is formally starting a discussion next week about whether or not to legalize lane sharing for motoryclists, also known as lane splitting or filtering.
In a small first step, the Governor's Advisory Committee for Motorcycle Safety
has planned a public meeting and released a report [PDF] on the practice
, which is currently against the law in every state except California.
Based on the discussion Friday, Nov. 19 at Kaiser Town Hall
(3704 N Interstate Ave in Portland
), the advisory committee will decide whetherto conduct a public opinion poll on lane sharing. The committee's recent report finds lane sharing might reduce greenhouse gas emissions as well as congestion because motorcyclists won't get stuck in traffic if they can maneuver within lanes. But the study also says lane sharing may endanger motorcyclists when drivers don't check carefully behind them when changing lanes.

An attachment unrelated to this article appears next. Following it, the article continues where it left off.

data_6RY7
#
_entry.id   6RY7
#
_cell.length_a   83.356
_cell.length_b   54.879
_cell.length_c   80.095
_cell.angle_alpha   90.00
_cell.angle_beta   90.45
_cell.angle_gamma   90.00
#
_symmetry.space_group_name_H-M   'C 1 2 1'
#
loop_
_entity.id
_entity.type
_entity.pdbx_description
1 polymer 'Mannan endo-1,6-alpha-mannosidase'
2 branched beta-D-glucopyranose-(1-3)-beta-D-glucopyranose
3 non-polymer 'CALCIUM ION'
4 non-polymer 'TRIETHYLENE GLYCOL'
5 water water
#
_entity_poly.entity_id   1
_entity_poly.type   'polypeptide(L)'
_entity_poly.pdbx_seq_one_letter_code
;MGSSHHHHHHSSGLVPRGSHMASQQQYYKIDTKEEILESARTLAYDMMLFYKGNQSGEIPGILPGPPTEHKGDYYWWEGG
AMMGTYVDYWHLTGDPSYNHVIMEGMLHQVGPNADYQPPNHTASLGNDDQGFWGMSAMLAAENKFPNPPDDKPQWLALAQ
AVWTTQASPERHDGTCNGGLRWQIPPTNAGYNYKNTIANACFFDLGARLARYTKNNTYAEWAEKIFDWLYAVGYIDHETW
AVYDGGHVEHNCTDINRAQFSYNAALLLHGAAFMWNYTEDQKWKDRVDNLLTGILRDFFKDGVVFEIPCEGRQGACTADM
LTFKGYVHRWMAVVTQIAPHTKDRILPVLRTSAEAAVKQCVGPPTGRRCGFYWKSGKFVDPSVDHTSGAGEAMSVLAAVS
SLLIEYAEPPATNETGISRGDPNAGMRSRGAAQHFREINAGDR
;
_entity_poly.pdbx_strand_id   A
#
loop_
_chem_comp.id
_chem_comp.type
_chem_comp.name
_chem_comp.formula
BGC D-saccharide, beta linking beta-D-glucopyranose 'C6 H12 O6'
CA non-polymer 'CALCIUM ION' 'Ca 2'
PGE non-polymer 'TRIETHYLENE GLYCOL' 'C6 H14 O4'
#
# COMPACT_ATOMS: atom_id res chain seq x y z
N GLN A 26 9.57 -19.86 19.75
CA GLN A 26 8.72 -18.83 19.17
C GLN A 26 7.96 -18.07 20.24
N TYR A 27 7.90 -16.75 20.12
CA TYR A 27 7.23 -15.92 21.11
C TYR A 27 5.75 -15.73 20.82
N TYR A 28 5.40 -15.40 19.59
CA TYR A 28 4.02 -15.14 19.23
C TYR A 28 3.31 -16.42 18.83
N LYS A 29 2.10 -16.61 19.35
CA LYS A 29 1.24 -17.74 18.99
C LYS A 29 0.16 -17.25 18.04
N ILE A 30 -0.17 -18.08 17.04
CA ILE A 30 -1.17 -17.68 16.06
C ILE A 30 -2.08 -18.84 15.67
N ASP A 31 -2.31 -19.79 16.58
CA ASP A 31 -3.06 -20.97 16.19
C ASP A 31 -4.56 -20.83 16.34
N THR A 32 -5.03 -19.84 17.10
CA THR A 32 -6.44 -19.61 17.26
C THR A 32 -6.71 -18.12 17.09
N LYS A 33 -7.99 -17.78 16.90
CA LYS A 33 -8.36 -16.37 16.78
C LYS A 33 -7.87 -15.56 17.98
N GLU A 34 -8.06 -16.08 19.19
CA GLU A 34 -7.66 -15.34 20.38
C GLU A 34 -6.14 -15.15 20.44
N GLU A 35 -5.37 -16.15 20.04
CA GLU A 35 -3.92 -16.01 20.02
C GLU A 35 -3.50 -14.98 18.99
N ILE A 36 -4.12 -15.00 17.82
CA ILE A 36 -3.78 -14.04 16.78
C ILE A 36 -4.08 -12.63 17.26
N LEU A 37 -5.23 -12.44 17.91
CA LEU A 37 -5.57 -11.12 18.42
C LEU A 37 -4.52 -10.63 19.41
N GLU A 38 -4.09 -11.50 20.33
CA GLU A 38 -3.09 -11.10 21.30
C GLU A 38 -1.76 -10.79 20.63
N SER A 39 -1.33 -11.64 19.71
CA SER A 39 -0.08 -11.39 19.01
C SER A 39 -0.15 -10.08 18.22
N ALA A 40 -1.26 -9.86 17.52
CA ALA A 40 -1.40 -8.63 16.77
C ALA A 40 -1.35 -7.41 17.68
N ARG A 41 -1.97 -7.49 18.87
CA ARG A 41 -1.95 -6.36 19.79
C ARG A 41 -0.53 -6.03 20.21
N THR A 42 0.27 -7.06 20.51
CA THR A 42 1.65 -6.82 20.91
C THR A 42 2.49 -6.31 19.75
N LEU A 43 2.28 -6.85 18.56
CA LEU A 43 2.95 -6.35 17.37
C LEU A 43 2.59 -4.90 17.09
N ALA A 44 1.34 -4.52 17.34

According to the report, little is known about the statistical crash risks of lane sharing in the United States. That's because most states don't allow the practice, and much of the available research was done in Europe. The most extensive study from the United States is a 1981 report from California called the "Hurt Report."
(The report takes its title not from gory collisions but from the fact it was led by researcher Harry Hurt.) That report found lane sharing may reduce motorcycle collisions, and that bikers may be safer when traveling in between lanes. Another study done in Europe, where lane sharing is accepted, found motorcyclists were at much greater risk for injury when stopped in traffic than when maneuvering through it.